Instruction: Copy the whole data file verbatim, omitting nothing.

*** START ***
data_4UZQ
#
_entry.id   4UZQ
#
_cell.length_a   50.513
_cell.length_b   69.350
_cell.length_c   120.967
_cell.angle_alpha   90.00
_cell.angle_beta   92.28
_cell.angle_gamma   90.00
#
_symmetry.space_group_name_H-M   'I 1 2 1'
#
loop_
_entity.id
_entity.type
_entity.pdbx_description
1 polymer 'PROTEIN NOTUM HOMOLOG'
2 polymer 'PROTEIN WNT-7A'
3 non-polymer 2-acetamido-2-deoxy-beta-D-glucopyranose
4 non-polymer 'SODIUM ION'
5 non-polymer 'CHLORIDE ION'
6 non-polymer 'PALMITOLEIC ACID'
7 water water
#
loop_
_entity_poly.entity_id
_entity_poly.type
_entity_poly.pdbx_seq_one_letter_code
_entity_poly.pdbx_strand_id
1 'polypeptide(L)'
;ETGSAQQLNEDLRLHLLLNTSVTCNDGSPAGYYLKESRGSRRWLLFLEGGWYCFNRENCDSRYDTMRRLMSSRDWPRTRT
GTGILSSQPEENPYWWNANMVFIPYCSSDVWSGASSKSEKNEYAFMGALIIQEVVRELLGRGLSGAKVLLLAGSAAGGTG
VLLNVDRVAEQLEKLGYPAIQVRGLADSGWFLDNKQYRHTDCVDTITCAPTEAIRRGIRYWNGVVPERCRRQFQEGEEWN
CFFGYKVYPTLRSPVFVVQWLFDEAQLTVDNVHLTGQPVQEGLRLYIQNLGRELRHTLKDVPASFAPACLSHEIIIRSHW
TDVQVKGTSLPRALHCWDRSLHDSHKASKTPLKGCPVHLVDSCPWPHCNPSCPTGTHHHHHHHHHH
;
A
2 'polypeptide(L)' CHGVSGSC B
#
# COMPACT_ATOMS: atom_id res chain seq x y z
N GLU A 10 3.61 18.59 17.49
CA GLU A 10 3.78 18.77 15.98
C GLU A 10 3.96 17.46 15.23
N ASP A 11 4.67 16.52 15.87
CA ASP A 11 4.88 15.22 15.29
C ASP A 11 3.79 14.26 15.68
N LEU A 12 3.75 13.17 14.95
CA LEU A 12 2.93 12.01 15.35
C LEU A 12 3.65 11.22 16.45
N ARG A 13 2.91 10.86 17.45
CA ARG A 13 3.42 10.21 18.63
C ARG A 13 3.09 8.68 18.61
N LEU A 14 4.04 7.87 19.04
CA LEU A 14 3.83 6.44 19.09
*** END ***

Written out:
data_4UZQ
#
_entry.id   4UZQ
#
_cell.length_a   50.513
_cell.length_b   69.350
_cell.length_c   120.967
_cell.angle_alpha   90.00
_cell.angle_beta   92.28
_cell.angle_gamma   90.00
#
_symmetry.space_group_name_H-M   'I 1 2 1'
#
loop_
_entity.id
_entity.type
_entity.pdbx_description
1 polymer 'PROTEIN NOTUM HOMOLOG'
2 polymer 'PROTEIN WNT-7A'
3 non-polymer 2-acetamido-2-deoxy-beta-D-glucopyranose
4 non-polymer 'SODIUM ION'
5 non-polymer 'CHLORIDE ION'
6 non-polymer 'PALMITOLEIC ACID'
7 water water
#
loop_
_entity_poly.entity_id
_entity_poly.type
_entity_poly.pdbx_seq_one_letter_code
_entity_poly.pdbx_strand_id
1 'polypeptide(L)'
;ETGSAQQLNEDLRLHLLLNTSVTCNDGSPAGYYLKESRGSRRWLLFLEGGWYCFNRENCDSRYDTMRRLMSSRDWPRTRT
GTGILSSQPEENPYWWNANMVFIPYCSSDVWSGASSKSEKNEYAFMGALIIQEVVRELLGRGLSGAKVLLLAGSAAGGTG
VLLNVDRVAEQLEKLGYPAIQVRGLADSGWFLDNKQYRHTDCVDTITCAPTEAIRRGIRYWNGVVPERCRRQFQEGEEWN
CFFGYKVYPTLRSPVFVVQWLFDEAQLTVDNVHLTGQPVQEGLRLYIQNLGRELRHTLKDVPASFAPACLSHEIIIRSHW
TDVQVKGTSLPRALHCWDRSLHDSHKASKTPLKGCPVHLVDSCPWPHCNPSCPTGTHHHHHHHHHH
;
A
2 'polypeptide(L)' CHGVSGSC B
#
# COMPACT_ATOMS: atom_id res chain seq x y z
N GLU A 10 3.61 18.59 17.49
CA GLU A 10 3.78 18.77 15.98
C GLU A 10 3.96 17.46 15.23
N ASP A 11 4.67 16.52 15.87
CA ASP A 11 4.88 15.22 15.29
C ASP A 11 3.79 14.26 15.68
N LEU A 12 3.75 13.17 14.95
CA LEU A 12 2.93 12.01 15.35
C LEU A 12 3.65 11.22 16.45
N ARG A 13 2.91 10.86 17.45
CA ARG A 13 3.42 10.21 18.63
C ARG A 13 3.09 8.68 18.61
N LEU A 14 4.04 7.87 19.04
CA LEU A 14 3.83 6.44 19.09